Local circular material ecosystems and global open source recipes. Experiences from the Fab Textiles and Fabricademy
Co-Founder of Fabricademy and FabTextiles
Plastic Cycles – From renewable resources to biodegradability
Chief Curator, Vitra Design Museum
Grown.bio - Business Development CEE
Designing materials for the sustainable transition
Sofia Soledad Duarte Poblete
PhD Student in Design, Politecnico di Milano
Artist, Engineer, Specialist in digital fabrication, 3D printing and biomaterials
after the presentations:
Make your Product Design Stand Out with 3D Printing Innovative Materials
Senior Vice President, Consumer Solutions Global Sales and Materials Business, Stratasys
Smart Textiles – functional materials and structuring functions
Docent, University of Borås
Head of Smart Textiles Technology Lab
Unlocking the potential of nanofibers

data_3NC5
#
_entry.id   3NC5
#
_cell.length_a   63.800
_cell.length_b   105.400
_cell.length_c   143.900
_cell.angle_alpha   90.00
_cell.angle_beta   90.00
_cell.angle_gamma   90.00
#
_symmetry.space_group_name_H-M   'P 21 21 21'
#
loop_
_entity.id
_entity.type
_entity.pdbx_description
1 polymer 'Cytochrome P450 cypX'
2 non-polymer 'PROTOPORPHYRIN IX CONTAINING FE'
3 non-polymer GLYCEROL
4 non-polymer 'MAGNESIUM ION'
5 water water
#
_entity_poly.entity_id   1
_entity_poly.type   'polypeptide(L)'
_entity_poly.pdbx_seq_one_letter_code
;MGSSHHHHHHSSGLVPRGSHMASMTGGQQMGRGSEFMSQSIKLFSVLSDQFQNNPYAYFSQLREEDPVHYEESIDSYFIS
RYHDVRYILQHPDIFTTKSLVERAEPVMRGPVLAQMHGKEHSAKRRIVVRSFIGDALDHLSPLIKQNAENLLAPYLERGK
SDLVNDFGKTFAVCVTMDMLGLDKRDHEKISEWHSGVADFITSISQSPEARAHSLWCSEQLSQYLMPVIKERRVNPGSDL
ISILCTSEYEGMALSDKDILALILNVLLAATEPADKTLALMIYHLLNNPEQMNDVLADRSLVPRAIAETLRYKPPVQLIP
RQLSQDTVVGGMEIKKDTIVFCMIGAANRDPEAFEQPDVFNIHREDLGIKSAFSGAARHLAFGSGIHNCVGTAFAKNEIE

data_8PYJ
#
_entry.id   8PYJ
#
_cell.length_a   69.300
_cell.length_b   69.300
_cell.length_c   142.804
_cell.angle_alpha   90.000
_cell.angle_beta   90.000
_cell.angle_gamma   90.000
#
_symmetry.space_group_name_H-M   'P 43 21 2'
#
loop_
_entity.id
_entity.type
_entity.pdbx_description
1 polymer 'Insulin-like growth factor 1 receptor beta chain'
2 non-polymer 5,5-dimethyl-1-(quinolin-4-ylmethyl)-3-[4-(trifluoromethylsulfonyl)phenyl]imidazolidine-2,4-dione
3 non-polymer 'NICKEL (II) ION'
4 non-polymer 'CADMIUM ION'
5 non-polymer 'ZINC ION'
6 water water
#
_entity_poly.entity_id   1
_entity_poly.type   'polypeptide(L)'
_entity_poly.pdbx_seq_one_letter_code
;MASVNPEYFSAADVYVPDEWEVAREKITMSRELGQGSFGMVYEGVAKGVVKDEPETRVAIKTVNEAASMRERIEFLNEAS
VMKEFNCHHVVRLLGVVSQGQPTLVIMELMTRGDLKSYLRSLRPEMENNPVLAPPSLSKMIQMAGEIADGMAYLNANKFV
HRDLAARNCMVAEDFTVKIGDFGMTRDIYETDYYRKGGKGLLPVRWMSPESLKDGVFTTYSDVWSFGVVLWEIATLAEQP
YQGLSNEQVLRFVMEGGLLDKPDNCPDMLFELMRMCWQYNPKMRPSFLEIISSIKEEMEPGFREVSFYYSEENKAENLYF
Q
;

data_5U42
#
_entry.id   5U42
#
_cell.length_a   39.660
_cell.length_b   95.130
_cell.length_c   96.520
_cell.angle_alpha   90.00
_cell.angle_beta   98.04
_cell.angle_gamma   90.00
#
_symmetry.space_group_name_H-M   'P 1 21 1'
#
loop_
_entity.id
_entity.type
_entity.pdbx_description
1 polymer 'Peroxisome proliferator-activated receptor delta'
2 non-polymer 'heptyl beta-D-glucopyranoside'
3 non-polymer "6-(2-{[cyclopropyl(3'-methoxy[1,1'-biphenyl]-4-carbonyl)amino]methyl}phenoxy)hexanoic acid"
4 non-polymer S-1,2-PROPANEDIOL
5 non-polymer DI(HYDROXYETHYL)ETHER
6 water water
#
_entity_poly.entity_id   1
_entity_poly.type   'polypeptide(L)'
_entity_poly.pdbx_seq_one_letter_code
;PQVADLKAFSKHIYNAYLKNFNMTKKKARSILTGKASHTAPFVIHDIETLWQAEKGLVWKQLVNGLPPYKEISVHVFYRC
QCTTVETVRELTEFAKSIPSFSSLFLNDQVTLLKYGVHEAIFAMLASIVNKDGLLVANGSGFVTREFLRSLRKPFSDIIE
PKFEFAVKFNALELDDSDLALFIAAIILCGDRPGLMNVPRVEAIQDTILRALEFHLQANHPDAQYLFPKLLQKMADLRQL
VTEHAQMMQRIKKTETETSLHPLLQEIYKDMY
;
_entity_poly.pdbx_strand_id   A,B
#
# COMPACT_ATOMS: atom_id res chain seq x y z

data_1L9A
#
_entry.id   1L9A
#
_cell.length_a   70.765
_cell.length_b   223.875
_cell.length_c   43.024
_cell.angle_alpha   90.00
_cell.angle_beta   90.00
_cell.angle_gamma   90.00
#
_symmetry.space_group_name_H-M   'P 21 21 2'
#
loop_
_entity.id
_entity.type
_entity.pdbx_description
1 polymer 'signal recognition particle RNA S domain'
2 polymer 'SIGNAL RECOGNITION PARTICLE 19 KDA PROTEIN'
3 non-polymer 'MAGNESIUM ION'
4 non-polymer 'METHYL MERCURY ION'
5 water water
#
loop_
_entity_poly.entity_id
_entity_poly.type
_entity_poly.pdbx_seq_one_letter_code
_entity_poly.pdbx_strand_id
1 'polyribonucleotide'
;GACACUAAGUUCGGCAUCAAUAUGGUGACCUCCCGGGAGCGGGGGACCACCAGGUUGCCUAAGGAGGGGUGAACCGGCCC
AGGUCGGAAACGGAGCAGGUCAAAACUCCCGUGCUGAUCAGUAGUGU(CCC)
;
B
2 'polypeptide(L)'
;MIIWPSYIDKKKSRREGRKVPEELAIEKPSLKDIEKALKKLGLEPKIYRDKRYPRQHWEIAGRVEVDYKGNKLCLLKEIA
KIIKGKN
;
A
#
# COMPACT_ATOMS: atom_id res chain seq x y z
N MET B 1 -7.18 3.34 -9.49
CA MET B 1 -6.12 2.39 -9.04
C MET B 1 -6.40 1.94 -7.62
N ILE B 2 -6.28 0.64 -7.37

Mari-Ann Meigo Fonseca
Co-founder and COO of Gelatex
Essi Johanna Glomb
Co-Founder, Textile Prototyping Lab
Director of Design Institute, MOME, Innovation Strategist
after the presentations:
Professor of Craft at HDK-Valand, University of Gothenburg
Artist, Scientific Associate and Curator, ZKM Karlsruhe
Mattering Meaning in Practice-Based Design Research Projects
Dr. Jaron Rowan
Head of Research, BAU College of Arts and Design Barcelona
Judit Eszter Kárpáti DLA
EJTECH Founder, researcher at MOME Innovation Center
Esteban de la Torre
EJTECH Founder, researcher at MOME Innovation Center
ESenior Lecturer, University of Applied Arts Vienna
after the presentations:
Future 3D printing materials for mass customization
Channel Services, Formlabs
Solving Today’s Material Challenges
Director, Client Relations, Material ConneXion
IKEA sustainable product design
Sustainability Manager, IKEA
Dr. András Sebők
General Manager Campden BRI Hungary, Hub Leader of EIT Food
Partner at Smartware.Tech, Head of Business Development at ELTE School of Engeneering